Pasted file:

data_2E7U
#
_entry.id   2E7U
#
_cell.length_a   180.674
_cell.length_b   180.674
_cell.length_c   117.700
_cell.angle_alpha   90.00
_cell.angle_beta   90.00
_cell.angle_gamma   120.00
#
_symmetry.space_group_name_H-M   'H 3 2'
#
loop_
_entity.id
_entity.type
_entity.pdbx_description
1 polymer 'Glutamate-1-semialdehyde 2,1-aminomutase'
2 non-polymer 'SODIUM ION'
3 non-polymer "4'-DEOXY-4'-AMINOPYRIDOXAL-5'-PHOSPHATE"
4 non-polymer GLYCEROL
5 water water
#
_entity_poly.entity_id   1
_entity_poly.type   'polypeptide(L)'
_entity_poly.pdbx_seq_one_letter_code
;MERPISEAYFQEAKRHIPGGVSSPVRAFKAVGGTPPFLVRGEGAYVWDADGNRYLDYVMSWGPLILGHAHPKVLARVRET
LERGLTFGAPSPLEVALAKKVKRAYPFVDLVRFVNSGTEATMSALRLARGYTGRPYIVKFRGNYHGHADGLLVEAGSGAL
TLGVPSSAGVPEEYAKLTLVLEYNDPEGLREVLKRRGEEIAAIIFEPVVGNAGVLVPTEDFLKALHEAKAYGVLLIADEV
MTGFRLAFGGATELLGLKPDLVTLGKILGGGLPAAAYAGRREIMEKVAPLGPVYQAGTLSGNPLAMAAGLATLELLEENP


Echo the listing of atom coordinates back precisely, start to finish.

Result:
data_2E7U
#
_entry.id   2E7U
#
_cell.length_a   180.674
_cell.length_b   180.674
_cell.length_c   117.700
_cell.angle_alpha   90.00
_cell.angle_beta   90.00
_cell.angle_gamma   120.00
#
_symmetry.space_group_name_H-M   'H 3 2'
#
loop_
_entity.id
_entity.type
_entity.pdbx_description
1 polymer 'Glutamate-1-semialdehyde 2,1-aminomutase'
2 non-polymer 'SODIUM ION'
3 non-polymer "4'-DEOXY-4'-AMINOPYRIDOXAL-5'-PHOSPHATE"
4 non-polymer GLYCEROL
5 water water
#
_entity_poly.entity_id   1
_entity_poly.type   'polypeptide(L)'
_entity_poly.pdbx_seq_one_letter_code
;MERPISEAYFQEAKRHIPGGVSSPVRAFKAVGGTPPFLVRGEGAYVWDADGNRYLDYVMSWGPLILGHAHPKVLARVRET
LERGLTFGAPSPLEVALAKKVKRAYPFVDLVRFVNSGTEATMSALRLARGYTGRPYIVKFRGNYHGHADGLLVEAGSGAL
TLGVPSSAGVPEEYAKLTLVLEYNDPEGLREVLKRRGEEIAAIIFEPVVGNAGVLVPTEDFLKALHEAKAYGVLLIADEV
MTGFRLAFGGATELLGLKPDLVTLGKILGGGLPAAAYAGRREIMEKVAPLGPVYQAGTLSGNPLAMAAGLATLELLEENP